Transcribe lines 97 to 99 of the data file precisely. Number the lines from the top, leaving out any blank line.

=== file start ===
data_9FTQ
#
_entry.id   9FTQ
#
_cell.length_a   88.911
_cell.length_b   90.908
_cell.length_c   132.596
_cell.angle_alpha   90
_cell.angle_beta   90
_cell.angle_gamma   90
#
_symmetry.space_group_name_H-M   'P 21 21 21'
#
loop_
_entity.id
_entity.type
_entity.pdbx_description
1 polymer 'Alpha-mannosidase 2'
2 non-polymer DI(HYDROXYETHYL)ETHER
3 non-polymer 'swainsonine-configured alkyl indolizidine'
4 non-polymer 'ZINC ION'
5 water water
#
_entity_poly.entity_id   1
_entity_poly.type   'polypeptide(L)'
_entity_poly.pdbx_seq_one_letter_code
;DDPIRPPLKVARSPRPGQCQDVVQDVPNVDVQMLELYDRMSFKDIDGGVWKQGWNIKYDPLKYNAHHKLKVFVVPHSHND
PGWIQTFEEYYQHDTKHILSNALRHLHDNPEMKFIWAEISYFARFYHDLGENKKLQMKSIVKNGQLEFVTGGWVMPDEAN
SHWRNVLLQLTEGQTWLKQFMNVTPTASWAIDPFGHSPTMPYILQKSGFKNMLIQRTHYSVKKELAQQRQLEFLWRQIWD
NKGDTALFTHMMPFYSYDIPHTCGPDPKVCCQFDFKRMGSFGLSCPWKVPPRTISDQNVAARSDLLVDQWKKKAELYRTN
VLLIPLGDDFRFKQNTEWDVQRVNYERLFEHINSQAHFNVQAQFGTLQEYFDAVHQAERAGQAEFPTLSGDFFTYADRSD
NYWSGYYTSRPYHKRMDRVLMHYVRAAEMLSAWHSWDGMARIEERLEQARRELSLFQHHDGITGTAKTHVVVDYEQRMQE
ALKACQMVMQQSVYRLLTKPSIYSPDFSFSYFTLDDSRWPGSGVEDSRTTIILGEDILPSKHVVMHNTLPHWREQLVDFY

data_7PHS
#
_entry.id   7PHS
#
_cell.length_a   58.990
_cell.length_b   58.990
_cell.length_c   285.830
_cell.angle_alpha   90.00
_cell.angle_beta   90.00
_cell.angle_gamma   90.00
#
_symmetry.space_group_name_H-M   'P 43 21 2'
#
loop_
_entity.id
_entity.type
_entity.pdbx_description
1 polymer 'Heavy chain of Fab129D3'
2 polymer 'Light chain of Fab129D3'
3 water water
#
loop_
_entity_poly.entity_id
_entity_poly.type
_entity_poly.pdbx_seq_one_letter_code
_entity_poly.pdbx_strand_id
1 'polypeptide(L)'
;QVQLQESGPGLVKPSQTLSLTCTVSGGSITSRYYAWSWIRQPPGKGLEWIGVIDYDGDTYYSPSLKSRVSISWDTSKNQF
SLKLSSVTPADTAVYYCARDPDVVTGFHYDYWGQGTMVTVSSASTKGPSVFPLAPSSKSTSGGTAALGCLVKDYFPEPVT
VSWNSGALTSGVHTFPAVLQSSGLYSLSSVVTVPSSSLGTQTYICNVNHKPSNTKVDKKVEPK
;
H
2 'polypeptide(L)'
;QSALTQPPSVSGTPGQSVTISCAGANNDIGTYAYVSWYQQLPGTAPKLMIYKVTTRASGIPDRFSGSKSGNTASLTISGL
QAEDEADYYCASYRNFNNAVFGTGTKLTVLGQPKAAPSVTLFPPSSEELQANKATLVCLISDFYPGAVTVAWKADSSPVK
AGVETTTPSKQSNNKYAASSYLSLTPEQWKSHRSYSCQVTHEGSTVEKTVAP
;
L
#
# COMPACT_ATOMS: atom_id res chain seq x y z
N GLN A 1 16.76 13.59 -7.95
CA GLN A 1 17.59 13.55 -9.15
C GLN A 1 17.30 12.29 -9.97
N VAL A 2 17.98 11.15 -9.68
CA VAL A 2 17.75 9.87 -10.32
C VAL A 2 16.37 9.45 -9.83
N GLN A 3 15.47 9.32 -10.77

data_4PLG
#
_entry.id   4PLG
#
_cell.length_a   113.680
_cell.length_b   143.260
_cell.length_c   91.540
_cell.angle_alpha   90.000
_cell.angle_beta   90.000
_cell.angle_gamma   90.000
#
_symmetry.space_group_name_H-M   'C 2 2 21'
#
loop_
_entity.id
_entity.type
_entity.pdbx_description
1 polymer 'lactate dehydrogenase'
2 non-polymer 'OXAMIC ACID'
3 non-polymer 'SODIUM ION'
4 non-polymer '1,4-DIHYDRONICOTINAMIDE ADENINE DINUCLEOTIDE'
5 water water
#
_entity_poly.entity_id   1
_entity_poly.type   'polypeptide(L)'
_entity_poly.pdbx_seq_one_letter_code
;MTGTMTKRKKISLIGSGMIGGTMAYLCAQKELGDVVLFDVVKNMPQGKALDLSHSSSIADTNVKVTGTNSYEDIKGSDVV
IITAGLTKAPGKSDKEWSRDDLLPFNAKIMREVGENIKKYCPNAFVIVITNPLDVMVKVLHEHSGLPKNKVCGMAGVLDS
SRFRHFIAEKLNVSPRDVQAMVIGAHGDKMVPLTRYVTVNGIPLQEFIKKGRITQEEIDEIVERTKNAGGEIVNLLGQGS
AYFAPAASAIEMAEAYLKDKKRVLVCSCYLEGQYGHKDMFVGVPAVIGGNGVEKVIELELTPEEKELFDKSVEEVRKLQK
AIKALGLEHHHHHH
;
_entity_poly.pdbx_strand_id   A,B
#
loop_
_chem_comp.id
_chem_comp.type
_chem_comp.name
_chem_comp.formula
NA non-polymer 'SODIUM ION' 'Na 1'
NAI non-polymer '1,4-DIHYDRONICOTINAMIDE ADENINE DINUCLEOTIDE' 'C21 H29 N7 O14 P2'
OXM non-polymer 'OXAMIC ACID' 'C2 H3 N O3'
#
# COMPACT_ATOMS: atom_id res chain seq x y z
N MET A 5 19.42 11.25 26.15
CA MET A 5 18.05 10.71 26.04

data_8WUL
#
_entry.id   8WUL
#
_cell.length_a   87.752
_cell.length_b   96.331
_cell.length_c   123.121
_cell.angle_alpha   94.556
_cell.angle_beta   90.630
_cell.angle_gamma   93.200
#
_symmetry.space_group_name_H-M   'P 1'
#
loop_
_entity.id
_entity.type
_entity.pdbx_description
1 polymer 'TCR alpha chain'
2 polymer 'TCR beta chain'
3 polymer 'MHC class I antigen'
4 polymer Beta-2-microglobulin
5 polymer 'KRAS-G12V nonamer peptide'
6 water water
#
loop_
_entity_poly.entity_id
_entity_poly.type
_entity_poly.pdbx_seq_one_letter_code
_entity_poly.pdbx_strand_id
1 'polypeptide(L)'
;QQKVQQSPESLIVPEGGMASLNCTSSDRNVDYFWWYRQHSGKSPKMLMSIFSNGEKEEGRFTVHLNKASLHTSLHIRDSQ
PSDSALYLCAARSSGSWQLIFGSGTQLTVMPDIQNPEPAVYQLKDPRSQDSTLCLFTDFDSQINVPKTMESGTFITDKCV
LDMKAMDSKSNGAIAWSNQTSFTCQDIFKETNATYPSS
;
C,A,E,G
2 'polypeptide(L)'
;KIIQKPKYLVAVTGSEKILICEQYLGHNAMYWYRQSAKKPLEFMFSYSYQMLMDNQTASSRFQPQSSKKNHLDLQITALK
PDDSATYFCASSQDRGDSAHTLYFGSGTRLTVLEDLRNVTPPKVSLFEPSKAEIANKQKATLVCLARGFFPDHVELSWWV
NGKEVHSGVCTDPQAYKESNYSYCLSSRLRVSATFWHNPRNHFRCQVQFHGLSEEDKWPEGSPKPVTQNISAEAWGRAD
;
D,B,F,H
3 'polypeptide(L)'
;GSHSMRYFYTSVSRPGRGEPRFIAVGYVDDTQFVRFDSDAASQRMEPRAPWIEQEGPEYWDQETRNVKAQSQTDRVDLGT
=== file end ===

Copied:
_entity.pdbx_description
1 polymer 'lactate dehydrogenase'
2 non-polymer 'OXAMIC ACID'